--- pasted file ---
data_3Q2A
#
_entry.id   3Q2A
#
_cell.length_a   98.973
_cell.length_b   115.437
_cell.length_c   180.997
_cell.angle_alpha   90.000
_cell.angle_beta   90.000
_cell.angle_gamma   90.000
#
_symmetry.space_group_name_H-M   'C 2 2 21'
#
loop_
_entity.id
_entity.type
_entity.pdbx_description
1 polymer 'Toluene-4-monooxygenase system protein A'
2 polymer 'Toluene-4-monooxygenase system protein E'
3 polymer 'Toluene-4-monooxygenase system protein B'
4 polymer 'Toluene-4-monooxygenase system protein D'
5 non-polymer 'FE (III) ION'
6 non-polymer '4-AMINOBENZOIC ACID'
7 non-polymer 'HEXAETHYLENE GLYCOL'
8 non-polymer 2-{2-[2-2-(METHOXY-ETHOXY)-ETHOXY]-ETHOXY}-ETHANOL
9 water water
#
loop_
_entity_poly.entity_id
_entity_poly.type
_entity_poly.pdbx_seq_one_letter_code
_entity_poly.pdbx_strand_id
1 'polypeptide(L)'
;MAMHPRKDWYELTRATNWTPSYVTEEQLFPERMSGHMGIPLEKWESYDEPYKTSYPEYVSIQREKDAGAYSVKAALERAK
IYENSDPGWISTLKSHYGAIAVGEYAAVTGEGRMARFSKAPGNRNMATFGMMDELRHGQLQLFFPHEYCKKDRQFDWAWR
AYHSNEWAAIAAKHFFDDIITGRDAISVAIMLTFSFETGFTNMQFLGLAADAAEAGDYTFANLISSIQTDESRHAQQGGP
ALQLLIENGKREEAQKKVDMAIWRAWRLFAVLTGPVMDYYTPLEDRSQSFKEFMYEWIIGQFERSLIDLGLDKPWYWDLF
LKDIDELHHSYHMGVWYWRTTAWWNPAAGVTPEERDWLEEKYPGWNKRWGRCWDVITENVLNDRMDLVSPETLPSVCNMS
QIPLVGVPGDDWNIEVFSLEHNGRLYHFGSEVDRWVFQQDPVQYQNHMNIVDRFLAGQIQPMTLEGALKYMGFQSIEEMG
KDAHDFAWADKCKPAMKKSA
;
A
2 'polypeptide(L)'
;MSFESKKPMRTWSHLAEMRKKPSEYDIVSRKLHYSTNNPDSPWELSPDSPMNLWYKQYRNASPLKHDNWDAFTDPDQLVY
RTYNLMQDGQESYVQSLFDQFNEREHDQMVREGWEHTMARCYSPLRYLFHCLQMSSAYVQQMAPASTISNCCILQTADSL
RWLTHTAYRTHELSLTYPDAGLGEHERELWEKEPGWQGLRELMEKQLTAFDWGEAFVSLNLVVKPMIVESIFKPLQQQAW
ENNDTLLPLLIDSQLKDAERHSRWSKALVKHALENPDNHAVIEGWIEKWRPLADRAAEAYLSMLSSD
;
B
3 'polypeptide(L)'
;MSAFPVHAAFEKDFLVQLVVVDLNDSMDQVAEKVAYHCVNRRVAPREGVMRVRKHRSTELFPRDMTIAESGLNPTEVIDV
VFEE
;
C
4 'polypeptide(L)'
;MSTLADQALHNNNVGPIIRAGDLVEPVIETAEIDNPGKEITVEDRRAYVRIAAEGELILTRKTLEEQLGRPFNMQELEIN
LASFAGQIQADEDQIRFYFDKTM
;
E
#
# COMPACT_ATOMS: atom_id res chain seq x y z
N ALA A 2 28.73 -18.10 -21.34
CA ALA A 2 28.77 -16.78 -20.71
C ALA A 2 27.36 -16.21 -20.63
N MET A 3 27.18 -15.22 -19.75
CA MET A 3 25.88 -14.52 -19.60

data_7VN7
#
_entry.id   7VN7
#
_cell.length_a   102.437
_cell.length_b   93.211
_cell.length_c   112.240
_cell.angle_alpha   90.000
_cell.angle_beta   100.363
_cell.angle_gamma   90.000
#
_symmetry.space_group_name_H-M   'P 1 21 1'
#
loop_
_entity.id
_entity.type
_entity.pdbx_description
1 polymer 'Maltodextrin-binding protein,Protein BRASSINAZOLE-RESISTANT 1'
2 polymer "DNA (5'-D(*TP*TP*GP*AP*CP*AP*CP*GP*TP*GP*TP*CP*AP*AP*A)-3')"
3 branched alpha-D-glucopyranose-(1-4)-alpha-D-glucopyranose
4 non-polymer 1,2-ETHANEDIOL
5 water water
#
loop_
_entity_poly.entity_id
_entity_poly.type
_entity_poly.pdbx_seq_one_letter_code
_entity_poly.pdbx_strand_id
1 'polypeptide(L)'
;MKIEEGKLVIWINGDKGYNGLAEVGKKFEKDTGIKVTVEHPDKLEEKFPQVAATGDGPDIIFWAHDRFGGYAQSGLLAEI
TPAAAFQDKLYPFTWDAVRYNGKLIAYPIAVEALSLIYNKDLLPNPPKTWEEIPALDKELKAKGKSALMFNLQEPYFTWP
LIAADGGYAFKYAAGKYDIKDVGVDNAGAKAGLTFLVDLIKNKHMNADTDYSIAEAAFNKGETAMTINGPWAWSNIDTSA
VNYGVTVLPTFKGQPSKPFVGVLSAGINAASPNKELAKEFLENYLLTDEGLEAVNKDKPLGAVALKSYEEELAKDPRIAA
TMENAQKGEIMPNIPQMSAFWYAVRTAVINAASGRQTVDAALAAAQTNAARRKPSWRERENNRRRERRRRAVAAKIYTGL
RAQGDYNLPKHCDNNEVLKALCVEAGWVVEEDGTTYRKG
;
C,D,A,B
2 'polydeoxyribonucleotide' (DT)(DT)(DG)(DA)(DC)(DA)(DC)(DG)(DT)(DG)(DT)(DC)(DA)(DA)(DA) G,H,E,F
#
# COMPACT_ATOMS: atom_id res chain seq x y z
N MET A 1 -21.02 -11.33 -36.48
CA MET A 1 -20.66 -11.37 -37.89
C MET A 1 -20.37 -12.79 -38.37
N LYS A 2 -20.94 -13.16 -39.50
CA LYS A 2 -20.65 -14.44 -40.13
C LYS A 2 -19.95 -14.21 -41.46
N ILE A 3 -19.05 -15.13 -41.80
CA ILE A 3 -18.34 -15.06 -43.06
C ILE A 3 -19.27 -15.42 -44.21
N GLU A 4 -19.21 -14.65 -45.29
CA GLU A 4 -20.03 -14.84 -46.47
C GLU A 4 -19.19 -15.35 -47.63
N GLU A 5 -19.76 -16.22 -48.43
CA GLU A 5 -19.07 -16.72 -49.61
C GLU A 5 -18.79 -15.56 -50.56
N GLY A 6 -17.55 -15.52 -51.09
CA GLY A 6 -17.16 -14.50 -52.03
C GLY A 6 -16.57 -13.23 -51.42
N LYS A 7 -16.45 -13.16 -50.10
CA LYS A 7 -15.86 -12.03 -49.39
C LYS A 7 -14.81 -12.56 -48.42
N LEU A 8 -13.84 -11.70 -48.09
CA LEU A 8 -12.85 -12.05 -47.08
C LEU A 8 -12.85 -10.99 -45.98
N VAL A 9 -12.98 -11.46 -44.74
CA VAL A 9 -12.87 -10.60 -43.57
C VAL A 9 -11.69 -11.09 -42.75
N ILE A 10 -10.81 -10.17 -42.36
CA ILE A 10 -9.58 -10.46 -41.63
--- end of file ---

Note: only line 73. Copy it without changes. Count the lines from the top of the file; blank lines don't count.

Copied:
_cell.length_c   112.240